On April 22, 2024, students at Pleasant Knoll Middle School in Fort Mill, South Carolina, enjoyed a full day of learning all about amateur radio from the Earth to the stars. In all, nearly 2,000 students learned how to operate VHF, UHF, and HF amateur radios in four sessions throughout the day, as well as listened, watched, and participated in a contact with the International Space Station (ISS), coordinated by the Amateur Radio on the International Space Station (ARISS) program.

Nine volunteers from the York County Amateur Radio Society (YCARS)

Pleasant Knoll Middle School students and science teacher Allison Killowitz during a “space chat” with astronaut Matthew Dominick, KC0TOR, aboard the International Space Station. [Photo courtesy of Section Manager of the ARRL South Carolina Section John P. Gendron, NJ4Z.

helped coordinate the event and ARISS contact. Thirteen students, along with eighth grade science teacher Allison Killowitz, asked astronaut Matthew Dominick, KC0TOR, 23 questions during their 10-minute contact. Their questions ranged from how an astronaut uses the bathroom on the ISS to what astronauts eat. Dominick is also a Navy test pilot, and he’s on the ISS as part of the SpaceX Crew-8 mission.

Four members of the Radio Amateur Satellite Corporation, known as AMSAT, volunteered to help with equipment. They provided the school with a communication trailer and van with 52-foot masts, equipped with high-gain Yagi and vertical antennas, an elevation and azimuthal rotator, and multiple computers and IC-9700 radios. ARRL South Carolina Section Traffic Manager Dean French, N4AJK, helped coordinate and produce a livestream of the event to YouTube channels for the ARRL South Carolina Section, ARISS, YCARS, and YouTuber Steve McGrane, KM9G. Currently, there are 2,000 views between all four YouTube channels. The event was also covered by two local television channels.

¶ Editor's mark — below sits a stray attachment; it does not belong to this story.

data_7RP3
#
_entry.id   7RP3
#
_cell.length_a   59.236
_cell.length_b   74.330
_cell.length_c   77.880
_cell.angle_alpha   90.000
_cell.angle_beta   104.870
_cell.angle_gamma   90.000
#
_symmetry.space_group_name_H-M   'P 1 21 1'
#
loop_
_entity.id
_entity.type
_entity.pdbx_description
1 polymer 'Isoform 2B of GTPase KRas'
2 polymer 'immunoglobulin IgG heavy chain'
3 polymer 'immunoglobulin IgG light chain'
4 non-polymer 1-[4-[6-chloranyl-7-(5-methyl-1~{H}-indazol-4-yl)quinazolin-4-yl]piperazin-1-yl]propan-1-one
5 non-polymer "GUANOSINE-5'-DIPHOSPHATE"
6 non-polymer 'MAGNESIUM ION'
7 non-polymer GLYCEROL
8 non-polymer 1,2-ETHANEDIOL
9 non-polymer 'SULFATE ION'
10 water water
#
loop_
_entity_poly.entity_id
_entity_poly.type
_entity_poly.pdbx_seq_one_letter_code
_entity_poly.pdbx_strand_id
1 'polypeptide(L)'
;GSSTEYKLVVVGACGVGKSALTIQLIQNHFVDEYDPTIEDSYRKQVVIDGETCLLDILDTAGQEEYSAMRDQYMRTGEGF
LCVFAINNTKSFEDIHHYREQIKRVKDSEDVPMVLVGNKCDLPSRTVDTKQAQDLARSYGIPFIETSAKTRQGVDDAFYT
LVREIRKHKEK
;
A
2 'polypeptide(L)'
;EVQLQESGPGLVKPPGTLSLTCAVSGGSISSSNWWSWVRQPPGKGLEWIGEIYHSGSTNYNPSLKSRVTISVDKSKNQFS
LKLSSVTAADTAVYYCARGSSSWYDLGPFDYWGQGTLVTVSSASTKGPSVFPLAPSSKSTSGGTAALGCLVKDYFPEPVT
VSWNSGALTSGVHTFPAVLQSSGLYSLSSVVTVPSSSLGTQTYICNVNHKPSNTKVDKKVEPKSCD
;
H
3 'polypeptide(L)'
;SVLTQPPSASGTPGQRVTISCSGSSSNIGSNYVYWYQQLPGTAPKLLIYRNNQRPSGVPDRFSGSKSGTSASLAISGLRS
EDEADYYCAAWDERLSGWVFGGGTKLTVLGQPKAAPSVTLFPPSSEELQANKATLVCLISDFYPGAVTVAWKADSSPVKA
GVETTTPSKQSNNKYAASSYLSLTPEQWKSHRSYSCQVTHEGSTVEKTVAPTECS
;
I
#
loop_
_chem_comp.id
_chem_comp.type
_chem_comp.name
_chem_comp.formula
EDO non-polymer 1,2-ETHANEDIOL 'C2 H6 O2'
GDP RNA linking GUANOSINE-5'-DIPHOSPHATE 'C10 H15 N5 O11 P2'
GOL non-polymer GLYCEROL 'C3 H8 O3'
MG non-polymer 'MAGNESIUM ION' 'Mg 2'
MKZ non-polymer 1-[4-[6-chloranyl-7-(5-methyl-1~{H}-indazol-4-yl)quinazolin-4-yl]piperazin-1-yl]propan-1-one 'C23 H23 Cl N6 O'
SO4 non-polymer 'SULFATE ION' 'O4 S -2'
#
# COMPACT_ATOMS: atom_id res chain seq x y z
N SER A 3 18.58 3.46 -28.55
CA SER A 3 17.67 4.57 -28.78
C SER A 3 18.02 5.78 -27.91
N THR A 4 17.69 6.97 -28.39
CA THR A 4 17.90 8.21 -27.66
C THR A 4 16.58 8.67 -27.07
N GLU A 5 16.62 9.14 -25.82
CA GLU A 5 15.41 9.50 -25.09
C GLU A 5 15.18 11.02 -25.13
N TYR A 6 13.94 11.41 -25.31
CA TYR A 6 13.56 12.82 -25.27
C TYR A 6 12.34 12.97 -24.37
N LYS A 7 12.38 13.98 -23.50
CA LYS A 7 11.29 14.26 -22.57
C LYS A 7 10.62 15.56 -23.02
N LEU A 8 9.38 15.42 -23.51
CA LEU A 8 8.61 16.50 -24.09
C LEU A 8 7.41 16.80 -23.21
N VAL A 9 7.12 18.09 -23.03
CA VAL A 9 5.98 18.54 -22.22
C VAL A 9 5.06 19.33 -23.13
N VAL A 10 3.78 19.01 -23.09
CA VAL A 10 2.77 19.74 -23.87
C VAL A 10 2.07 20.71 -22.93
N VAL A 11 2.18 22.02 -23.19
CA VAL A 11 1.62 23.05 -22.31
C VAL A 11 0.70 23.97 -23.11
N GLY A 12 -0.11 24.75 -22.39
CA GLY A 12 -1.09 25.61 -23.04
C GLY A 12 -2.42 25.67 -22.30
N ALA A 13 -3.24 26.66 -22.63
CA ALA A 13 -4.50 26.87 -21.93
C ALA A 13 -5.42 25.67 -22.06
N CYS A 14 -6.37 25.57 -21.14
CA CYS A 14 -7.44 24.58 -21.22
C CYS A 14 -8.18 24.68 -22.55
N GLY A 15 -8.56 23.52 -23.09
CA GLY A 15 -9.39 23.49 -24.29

ARISS is a cooperative venture of international amateur radio societies and the space agencies that support the ISS. In the US, participating organizations include NASA’s Space Communications and Navigation program (SCaN), the ISS National Laboratory — Space Station Explorers, ARRL, and AMSAT.